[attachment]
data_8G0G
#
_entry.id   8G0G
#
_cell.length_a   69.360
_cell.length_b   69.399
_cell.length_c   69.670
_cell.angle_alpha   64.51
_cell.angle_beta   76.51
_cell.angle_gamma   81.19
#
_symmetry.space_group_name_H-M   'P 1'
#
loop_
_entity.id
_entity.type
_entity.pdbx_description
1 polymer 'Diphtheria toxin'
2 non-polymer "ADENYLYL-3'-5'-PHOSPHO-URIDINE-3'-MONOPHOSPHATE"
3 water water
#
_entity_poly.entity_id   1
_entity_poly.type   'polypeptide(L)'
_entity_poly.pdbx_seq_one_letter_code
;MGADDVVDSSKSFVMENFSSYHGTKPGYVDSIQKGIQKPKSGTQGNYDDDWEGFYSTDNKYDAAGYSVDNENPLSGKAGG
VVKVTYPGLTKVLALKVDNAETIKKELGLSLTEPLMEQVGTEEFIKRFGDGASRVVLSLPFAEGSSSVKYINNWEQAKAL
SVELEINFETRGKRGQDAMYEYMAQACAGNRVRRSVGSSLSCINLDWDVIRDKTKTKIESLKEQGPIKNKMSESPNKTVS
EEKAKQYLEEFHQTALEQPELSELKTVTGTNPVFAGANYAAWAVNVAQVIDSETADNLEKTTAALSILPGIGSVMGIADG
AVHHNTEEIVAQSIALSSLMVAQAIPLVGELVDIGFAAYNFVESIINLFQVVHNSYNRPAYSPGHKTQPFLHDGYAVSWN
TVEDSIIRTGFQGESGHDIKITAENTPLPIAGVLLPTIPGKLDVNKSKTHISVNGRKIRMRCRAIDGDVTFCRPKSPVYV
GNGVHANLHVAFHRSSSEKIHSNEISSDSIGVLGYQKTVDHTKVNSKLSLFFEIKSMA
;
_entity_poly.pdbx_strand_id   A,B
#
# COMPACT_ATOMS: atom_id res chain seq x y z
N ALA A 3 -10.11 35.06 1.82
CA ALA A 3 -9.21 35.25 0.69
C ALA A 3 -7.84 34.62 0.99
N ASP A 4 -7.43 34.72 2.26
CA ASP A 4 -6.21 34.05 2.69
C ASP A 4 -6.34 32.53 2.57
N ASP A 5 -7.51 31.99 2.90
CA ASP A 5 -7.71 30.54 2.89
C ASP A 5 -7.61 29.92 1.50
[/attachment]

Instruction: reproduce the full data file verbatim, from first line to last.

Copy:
data_8G0G
#
_entry.id   8G0G
#
_cell.length_a   69.360
_cell.length_b   69.399
_cell.length_c   69.670
_cell.angle_alpha   64.51
_cell.angle_beta   76.51
_cell.angle_gamma   81.19
#
_symmetry.space_group_name_H-M   'P 1'
#
loop_
_entity.id
_entity.type
_entity.pdbx_description
1 polymer 'Diphtheria toxin'
2 non-polymer "ADENYLYL-3'-5'-PHOSPHO-URIDINE-3'-MONOPHOSPHATE"
3 water water
#
_entity_poly.entity_id   1
_entity_poly.type   'polypeptide(L)'
_entity_poly.pdbx_seq_one_letter_code
;MGADDVVDSSKSFVMENFSSYHGTKPGYVDSIQKGIQKPKSGTQGNYDDDWEGFYSTDNKYDAAGYSVDNENPLSGKAGG
VVKVTYPGLTKVLALKVDNAETIKKELGLSLTEPLMEQVGTEEFIKRFGDGASRVVLSLPFAEGSSSVKYINNWEQAKAL
SVELEINFETRGKRGQDAMYEYMAQACAGNRVRRSVGSSLSCINLDWDVIRDKTKTKIESLKEQGPIKNKMSESPNKTVS
EEKAKQYLEEFHQTALEQPELSELKTVTGTNPVFAGANYAAWAVNVAQVIDSETADNLEKTTAALSILPGIGSVMGIADG
AVHHNTEEIVAQSIALSSLMVAQAIPLVGELVDIGFAAYNFVESIINLFQVVHNSYNRPAYSPGHKTQPFLHDGYAVSWN
TVEDSIIRTGFQGESGHDIKITAENTPLPIAGVLLPTIPGKLDVNKSKTHISVNGRKIRMRCRAIDGDVTFCRPKSPVYV
GNGVHANLHVAFHRSSSEKIHSNEISSDSIGVLGYQKTVDHTKVNSKLSLFFEIKSMA
;
_entity_poly.pdbx_strand_id   A,B
#
# COMPACT_ATOMS: atom_id res chain seq x y z
N ALA A 3 -10.11 35.06 1.82
CA ALA A 3 -9.21 35.25 0.69
C ALA A 3 -7.84 34.62 0.99
N ASP A 4 -7.43 34.72 2.26
CA ASP A 4 -6.21 34.05 2.69
C ASP A 4 -6.34 32.53 2.57
N ASP A 5 -7.51 31.99 2.90
CA ASP A 5 -7.71 30.54 2.89
C ASP A 5 -7.61 29.92 1.50